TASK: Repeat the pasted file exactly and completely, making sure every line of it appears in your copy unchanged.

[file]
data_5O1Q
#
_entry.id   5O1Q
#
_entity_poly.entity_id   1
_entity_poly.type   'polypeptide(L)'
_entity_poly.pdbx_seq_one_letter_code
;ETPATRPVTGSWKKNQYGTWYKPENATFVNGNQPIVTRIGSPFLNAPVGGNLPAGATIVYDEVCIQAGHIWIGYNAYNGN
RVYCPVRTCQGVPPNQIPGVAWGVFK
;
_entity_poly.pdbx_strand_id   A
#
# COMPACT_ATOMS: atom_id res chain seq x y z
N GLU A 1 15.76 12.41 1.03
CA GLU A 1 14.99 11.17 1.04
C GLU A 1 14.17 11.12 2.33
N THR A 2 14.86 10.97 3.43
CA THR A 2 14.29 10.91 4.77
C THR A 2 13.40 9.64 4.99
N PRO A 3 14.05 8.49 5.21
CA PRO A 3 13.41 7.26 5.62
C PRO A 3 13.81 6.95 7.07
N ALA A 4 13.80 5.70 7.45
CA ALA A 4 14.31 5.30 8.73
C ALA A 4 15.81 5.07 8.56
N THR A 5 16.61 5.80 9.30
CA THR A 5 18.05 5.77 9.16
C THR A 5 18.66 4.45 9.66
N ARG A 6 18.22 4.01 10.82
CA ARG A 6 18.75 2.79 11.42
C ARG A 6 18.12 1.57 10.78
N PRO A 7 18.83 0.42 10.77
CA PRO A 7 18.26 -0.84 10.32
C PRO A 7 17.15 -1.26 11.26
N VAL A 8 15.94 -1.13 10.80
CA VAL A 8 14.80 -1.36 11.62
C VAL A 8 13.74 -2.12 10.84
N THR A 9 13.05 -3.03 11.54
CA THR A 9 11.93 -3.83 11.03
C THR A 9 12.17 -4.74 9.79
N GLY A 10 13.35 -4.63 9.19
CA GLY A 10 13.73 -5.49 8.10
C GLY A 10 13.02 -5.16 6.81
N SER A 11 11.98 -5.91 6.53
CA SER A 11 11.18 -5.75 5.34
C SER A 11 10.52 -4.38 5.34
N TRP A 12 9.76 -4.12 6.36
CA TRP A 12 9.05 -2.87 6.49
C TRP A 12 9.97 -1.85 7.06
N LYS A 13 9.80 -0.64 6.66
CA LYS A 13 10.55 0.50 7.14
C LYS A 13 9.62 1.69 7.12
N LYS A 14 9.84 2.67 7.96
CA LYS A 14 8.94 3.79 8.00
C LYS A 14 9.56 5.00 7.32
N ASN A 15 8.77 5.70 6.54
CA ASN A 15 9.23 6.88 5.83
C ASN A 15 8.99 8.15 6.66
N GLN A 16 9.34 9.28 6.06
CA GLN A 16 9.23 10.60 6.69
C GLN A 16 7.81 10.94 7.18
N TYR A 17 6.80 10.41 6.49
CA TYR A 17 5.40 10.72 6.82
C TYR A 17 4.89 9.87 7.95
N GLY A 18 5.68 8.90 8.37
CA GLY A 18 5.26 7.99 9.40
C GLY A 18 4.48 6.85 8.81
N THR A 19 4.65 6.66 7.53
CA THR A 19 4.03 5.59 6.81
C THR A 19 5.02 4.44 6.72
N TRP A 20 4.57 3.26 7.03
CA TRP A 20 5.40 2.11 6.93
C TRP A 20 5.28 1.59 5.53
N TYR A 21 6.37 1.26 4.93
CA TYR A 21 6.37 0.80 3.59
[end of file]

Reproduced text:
data_5O1Q
#
_entry.id   5O1Q
#
_entity_poly.entity_id   1
_entity_poly.type   'polypeptide(L)'
_entity_poly.pdbx_seq_one_letter_code
;ETPATRPVTGSWKKNQYGTWYKPENATFVNGNQPIVTRIGSPFLNAPVGGNLPAGATIVYDEVCIQAGHIWIGYNAYNGN
RVYCPVRTCQGVPPNQIPGVAWGVFK
;
_entity_poly.pdbx_strand_id   A
#
# COMPACT_ATOMS: atom_id res chain seq x y z
N GLU A 1 15.76 12.41 1.03
CA GLU A 1 14.99 11.17 1.04
C GLU A 1 14.17 11.12 2.33
N THR A 2 14.86 10.97 3.43
CA THR A 2 14.29 10.91 4.77
C THR A 2 13.40 9.64 4.99
N PRO A 3 14.05 8.49 5.21
CA PRO A 3 13.41 7.26 5.62
C PRO A 3 13.81 6.95 7.07
N ALA A 4 13.80 5.70 7.45
CA ALA A 4 14.31 5.30 8.73
C ALA A 4 15.81 5.07 8.56
N THR A 5 16.61 5.80 9.30
CA THR A 5 18.05 5.77 9.16
C THR A 5 18.66 4.45 9.66
N ARG A 6 18.22 4.01 10.82
CA ARG A 6 18.75 2.79 11.42
C ARG A 6 18.12 1.57 10.78
N PRO A 7 18.83 0.42 10.77
CA PRO A 7 18.26 -0.84 10.32
C PRO A 7 17.15 -1.26 11.26
N VAL A 8 15.94 -1.13 10.80
CA VAL A 8 14.80 -1.36 11.62
C VAL A 8 13.74 -2.12 10.84
N THR A 9 13.05 -3.03 11.54
CA THR A 9 11.93 -3.83 11.03
C THR A 9 12.17 -4.74 9.79
N GLY A 10 13.35 -4.63 9.19
CA GLY A 10 13.73 -5.49 8.10
C GLY A 10 13.02 -5.16 6.81
N SER A 11 11.98 -5.91 6.53
CA SER A 11 11.18 -5.75 5.34
C SER A 11 10.52 -4.38 5.34
N TRP A 12 9.76 -4.12 6.36
CA TRP A 12 9.05 -2.87 6.49
C TRP A 12 9.97 -1.85 7.06
N LYS A 13 9.80 -0.64 6.66
CA LYS A 13 10.55 0.50 7.14
C LYS A 13 9.62 1.69 7.12
N LYS A 14 9.84 2.67 7.96
CA LYS A 14 8.94 3.79 8.00
C LYS A 14 9.56 5.00 7.32
N ASN A 15 8.77 5.70 6.54
CA ASN A 15 9.23 6.88 5.83
C ASN A 15 8.99 8.15 6.66
N GLN A 16 9.34 9.28 6.06
CA GLN A 16 9.23 10.60 6.69
C GLN A 16 7.81 10.94 7.18
N TYR A 17 6.80 10.41 6.49
CA TYR A 17 5.40 10.72 6.82
C TYR A 17 4.89 9.87 7.95
N GLY A 18 5.68 8.90 8.37
CA GLY A 18 5.26 7.99 9.40
C GLY A 18 4.48 6.85 8.81
N THR A 19 4.65 6.66 7.53
CA THR A 19 4.03 5.59 6.81
C THR A 19 5.02 4.44 6.72
N TRP A 20 4.57 3.26 7.03
CA TRP A 20 5.40 2.11 6.93
C TRP A 20 5.28 1.59 5.53
N TYR A 21 6.37 1.26 4.93
CA TYR A 21 6.37 0.80 3.59